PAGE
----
WASHINGTON -- Hecklers interrupted President Barack Obama during a speech on Monday to demand he halt deportations, which have risen to record levels during his time in the White House.
"Our families are separated," a young man yelled during remarks in San Francisco at the Betty Ann Ong Chinese Recreation Center. "Mr. President, please use your executive authority to halt [deportations]. We agree that we need to pass comprehensive immigration reform, but at the same time, you have the power to stop deportations."
"Actually, I don't," the president replied, "and that's why we're here."
Other people in the crowd began to yell as well: "Stop deportations. Yes, we can."
As Obama delivered a speech calling on House Republicans to press forward with immigration reform, the interruption served as a reminder that many advocates are frustrated and ready for the president to take immediate action. Most have been calling for Obama to slow or halt deportations for months or years, but as progress on legislative reform has slowed, they say there's no more time to wait. This year 1,100 people will be forced out of the country each day if removals continue at the same rate as the previous year.
Obama has said that he can't simply halt deportations by executive action, although he did so more narrowly for undocumented young people who entered the U.S. as children. He asked for the hecklers to remain in their seats, and said again that such an action would be illegal.
"What you need to know, when I'm speaking as president of the United States and I come to this community, is that if in fact I could solve all of these problems without passing laws in Congress, then I would do so," he said. "But we're also a nation of laws. That's part of our tradition."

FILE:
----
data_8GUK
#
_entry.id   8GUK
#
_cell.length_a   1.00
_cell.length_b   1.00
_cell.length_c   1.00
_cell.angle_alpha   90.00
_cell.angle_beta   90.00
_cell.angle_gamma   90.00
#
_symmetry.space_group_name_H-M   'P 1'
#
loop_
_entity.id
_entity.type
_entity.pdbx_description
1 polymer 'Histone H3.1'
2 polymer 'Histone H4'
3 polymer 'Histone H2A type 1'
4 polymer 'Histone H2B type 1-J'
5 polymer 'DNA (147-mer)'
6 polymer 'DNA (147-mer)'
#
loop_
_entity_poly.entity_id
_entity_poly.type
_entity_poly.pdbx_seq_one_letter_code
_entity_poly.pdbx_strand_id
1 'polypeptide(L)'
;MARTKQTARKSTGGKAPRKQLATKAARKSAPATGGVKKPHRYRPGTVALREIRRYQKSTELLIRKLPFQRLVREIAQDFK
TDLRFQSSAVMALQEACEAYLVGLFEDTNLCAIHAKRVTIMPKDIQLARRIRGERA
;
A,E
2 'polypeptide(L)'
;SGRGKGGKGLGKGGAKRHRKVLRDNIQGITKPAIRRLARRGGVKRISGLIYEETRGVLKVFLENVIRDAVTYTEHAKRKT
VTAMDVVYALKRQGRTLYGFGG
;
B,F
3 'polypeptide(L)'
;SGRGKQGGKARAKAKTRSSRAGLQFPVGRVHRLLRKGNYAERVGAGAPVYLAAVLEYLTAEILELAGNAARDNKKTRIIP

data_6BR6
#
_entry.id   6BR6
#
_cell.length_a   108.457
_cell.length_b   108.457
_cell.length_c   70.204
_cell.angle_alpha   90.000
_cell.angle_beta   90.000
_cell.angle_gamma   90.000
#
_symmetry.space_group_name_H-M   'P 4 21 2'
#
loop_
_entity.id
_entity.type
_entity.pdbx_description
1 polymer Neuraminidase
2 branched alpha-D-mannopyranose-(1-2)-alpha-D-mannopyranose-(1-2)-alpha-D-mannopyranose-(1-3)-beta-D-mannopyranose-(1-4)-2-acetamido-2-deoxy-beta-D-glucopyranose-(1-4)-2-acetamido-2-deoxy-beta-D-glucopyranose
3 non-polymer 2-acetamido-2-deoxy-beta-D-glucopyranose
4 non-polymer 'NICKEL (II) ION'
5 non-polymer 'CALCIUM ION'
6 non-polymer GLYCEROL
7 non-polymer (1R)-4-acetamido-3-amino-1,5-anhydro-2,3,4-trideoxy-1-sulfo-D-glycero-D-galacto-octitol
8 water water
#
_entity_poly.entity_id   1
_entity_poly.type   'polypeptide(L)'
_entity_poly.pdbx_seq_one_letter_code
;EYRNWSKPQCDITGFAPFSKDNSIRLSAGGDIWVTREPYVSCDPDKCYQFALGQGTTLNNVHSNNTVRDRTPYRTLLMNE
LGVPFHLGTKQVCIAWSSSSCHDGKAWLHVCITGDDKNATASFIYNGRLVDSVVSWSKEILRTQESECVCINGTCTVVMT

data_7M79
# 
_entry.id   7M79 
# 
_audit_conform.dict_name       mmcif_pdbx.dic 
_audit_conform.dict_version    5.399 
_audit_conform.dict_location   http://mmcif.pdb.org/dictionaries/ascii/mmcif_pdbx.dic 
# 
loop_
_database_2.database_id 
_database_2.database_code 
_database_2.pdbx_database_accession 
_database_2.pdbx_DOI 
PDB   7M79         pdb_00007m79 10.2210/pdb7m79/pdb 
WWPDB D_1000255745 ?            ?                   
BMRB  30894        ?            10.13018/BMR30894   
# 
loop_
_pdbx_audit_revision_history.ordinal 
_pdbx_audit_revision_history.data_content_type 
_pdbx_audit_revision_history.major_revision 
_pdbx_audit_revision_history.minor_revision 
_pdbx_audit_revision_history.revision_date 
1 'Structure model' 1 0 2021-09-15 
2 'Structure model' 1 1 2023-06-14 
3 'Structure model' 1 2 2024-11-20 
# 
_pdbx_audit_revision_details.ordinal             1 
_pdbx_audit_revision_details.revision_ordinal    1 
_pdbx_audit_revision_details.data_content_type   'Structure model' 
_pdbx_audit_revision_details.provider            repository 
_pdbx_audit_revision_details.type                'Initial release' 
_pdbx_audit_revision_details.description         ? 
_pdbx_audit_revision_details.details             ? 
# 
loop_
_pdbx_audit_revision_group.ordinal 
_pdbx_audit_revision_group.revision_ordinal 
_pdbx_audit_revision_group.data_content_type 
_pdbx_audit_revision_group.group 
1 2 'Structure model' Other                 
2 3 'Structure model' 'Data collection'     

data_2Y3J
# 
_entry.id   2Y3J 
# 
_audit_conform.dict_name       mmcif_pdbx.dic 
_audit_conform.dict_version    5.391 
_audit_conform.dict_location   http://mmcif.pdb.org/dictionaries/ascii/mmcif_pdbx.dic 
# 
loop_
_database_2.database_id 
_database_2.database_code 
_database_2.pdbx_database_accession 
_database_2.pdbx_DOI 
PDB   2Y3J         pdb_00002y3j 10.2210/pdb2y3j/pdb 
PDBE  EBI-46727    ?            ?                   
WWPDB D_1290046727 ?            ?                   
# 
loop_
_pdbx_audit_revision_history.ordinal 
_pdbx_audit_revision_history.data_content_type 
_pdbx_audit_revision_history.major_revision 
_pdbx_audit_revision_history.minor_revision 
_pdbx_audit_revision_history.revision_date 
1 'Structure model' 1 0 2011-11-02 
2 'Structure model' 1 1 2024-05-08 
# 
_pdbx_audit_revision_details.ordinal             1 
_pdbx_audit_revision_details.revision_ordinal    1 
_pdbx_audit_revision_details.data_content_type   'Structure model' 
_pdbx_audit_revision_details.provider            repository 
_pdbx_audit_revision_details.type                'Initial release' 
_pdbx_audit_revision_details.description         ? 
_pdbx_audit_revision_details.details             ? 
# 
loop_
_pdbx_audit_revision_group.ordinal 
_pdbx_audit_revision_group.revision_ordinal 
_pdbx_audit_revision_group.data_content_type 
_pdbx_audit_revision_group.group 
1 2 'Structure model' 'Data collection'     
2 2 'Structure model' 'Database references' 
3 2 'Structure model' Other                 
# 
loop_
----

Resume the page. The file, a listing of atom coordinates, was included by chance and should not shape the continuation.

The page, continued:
"So the easy way out is to try to yell and pretend like I can do something by violating our laws," he continued. "What I'm proposing is the harder path, which is to use our democratic process to achieve the same goal that you want to achieve. But it won't be as easy as just shouting. It requires us lobbying and getting it done."
Before the interruption, the president made his pitch to the House GOP to take up immigration reform to deal with a number of different issues, even if they do it through a more piecemeal approach. "It's Thanksgiving," he joked. "We can carve that bird into multiple pieces."
House Speaker John Boehner (R-Ohio) said last week that immigration reform is "absolutely not" dead, although without answering questions about the timetable. Majority Whip Kevin McCarthy (R-Calif.), who previously said immigration bills won't go for votes until next year, said Sunday on CBS' "Face the Nation" that reform "is going to happen in a step-by-step method."
But so far, it's not clear what pieces House Republicans plan to include. While there are already proposals on border security, high-skilled worker visas and interior enforcement, the GOP has not put any bills on the table to give legal status to undocumented immigrants. House Democrats, joined by three Republicans, introduced a comprehensive immigration reform bill in October and are urging a vote, but House leadership has indicated they won't get one.
A poll released Monday from the Public Religion Research Institute found that 63 percent of Americans support allowing undocumented immigrants to eventually become citizens if they meet certain criteria, while 14 percent said they should be given legal residency without a path to citizenship. Only 18 percent said all undocumented immigrants should be deported.
Obama said he hopes that Boehner will not let a small minority of immigration reform opponents block the process, and called it "good news" that the speaker had repeated his commitment to reform last week.
"I believe the speaker is sincere," he said. "I think he genuinely wants to get it done, and that's something we should be thankful for this week."
CORRECTION: This article has been updated to correct the average number of deportations per day last year. An earlier version listed the daily figure as the total for the year.
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